Hall, C. A. S., (2017), Energy Return on Energy Investment, Dordrecht, Springer.

The output from the three main US shale oil regions is declining by 2.1% per month, i.e. 25.2 % pa.

Mushalik, M. (2016),  “The Myth of US Self-sufficiency in Crude Oil”, Crude Oil Peak, January 26.

Two tight oil plays in the US – the Bakken/Three Forks play in North Dakota and Montana and the Eagle Ford play in Texas – provide more than 80 per cent of the country’s production, indicating the rarity of good fields. Well-decline rates are between 81 and 90 per cent in the first 24 months.

Report on Hughes, “Drill, Baby, Drill: Can Unconventional Fuels Usher in a New Era of Energy Abundance?”

US shale boom has already ‘peaked’ says former govt. geoscientist.

Fracking revolution now in decline.  Insurgent Intelligence.

The most worrying aspect of the oil situation detailed in the book Nafeez Ahmed has just published entitled Failing States, Collapsing Systems, (Springer, 2017.) It explains the desperate and deteriorating situation that the Middle East oil producing countries are in. He confronts us with the following basic claims:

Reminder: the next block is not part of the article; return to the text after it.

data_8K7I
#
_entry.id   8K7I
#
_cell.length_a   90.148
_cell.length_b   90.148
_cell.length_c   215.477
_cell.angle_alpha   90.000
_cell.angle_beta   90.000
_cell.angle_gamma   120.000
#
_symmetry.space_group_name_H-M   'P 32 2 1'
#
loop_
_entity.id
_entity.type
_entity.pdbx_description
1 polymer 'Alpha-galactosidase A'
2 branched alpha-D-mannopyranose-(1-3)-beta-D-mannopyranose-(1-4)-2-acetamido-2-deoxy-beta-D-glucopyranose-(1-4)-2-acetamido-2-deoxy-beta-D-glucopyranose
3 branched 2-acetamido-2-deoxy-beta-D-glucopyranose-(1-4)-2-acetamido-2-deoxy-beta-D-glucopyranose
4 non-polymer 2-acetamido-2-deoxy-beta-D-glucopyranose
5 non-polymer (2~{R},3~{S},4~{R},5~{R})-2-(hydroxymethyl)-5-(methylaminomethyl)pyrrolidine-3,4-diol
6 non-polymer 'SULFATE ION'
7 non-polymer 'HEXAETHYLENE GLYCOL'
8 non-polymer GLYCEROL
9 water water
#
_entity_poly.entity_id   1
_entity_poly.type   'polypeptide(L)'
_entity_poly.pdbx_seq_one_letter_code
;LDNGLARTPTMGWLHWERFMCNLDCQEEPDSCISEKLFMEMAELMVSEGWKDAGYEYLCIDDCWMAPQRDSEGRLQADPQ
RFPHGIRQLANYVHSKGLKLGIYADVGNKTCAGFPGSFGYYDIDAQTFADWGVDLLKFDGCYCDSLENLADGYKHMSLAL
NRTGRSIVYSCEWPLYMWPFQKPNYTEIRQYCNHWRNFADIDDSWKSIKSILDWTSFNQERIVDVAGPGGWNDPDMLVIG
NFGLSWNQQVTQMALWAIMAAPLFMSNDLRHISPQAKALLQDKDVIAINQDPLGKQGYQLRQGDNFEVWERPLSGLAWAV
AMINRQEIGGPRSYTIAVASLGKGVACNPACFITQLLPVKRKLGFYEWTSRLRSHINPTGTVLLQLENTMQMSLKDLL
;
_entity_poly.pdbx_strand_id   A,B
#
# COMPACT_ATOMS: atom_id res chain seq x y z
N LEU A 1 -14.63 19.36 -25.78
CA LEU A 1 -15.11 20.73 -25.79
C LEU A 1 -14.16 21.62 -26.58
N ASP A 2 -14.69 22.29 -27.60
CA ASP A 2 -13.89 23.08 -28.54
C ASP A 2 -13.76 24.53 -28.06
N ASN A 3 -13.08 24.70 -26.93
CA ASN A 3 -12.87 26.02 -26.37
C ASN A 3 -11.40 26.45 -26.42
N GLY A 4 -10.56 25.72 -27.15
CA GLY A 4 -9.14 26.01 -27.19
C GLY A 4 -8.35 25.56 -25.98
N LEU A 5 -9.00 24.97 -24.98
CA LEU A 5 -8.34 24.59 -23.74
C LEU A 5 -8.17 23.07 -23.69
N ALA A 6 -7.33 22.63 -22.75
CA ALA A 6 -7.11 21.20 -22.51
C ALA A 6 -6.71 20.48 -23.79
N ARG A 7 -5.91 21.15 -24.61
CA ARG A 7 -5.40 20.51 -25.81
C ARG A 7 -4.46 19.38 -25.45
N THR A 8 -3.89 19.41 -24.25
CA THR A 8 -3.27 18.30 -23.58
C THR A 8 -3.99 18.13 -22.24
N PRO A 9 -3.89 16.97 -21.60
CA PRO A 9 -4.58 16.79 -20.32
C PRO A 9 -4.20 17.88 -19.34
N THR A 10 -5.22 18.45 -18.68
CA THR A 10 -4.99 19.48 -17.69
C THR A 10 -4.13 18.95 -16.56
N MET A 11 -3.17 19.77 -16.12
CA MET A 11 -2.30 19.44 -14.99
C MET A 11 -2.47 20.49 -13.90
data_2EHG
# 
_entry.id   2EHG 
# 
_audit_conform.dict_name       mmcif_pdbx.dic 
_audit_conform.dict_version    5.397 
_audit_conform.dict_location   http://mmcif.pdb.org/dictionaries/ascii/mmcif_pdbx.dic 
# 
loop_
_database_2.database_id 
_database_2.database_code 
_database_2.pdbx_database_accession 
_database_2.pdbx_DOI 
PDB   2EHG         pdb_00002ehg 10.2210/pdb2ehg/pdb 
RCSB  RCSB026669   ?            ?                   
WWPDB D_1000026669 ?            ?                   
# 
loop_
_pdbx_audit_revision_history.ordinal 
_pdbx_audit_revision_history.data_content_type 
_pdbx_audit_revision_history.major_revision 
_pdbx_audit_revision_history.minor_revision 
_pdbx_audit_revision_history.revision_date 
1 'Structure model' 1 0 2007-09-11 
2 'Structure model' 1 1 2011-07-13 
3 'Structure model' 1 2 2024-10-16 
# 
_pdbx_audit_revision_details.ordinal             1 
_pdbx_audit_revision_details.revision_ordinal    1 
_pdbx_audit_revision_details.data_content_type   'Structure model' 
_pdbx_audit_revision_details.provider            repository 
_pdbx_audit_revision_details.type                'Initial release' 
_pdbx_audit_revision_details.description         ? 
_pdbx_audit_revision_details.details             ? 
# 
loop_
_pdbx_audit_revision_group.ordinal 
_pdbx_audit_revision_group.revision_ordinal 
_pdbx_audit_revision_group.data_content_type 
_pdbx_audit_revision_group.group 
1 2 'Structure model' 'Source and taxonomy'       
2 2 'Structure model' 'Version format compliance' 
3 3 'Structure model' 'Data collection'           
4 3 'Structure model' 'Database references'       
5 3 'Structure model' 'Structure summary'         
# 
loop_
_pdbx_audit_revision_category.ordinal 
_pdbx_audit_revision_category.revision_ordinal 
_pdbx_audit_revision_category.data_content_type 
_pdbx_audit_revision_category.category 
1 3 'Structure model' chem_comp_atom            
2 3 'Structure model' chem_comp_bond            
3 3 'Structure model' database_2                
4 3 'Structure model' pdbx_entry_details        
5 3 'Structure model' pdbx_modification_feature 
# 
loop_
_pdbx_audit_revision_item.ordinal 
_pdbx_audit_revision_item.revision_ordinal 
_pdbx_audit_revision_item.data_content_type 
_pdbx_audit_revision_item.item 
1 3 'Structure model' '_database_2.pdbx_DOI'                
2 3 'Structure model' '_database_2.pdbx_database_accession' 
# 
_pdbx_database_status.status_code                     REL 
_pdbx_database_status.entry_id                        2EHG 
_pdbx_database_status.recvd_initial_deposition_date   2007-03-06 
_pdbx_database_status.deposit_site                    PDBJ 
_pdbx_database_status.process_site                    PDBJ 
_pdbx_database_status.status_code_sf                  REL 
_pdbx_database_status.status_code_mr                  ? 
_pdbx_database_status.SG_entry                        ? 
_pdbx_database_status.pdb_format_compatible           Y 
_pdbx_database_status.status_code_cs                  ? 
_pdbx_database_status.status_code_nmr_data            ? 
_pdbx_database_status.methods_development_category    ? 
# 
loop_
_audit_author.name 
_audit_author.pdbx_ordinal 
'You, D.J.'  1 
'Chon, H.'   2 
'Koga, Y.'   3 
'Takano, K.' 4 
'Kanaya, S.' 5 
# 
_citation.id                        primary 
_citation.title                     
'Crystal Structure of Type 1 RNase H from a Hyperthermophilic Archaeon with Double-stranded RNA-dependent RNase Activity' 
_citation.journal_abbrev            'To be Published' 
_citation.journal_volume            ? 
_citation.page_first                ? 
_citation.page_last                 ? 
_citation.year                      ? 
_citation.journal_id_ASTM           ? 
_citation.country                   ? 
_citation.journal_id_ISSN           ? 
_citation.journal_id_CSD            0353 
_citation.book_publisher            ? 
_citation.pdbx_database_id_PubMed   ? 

Implications for the economy.

Various commentators think oil price has to be around $100/bbl to enable companies to make any profit.  See Clarke,T., (2017), “The end of the “Oilocene; The demise of the Global Oil Industry and of the Global Economic System as  we Know it.”,. Resilience. Jan.31.

According to Kopits, the vast majority of the publically quoted oil majors require oil prices of over $100 a barrel to achieve positive cash flow and nearly a half need more than $120 a barrel.

Davey, B., (2017), “Using energy to extract energy”, Resilience, 23 June.

To cover the cost of providing  high cost oil US companies must get $130/barrel or more.

Tverberg, Gl, (2014), Beginning of the End? Oil Companies Cut Back on Spending”, February 25.      25, 2014

Jancovici says, “The slowdown of the economy has a main cause: the slowdown of the energy availability per capita. He shows rate of increase in energy per capita in the world parallels rate of change in GDP…i.e., falls in both. He gives the very tight correlation between energy and GDP that Tverberg uses. He sys “energy = economy”; everything done uses/needs energy to do it.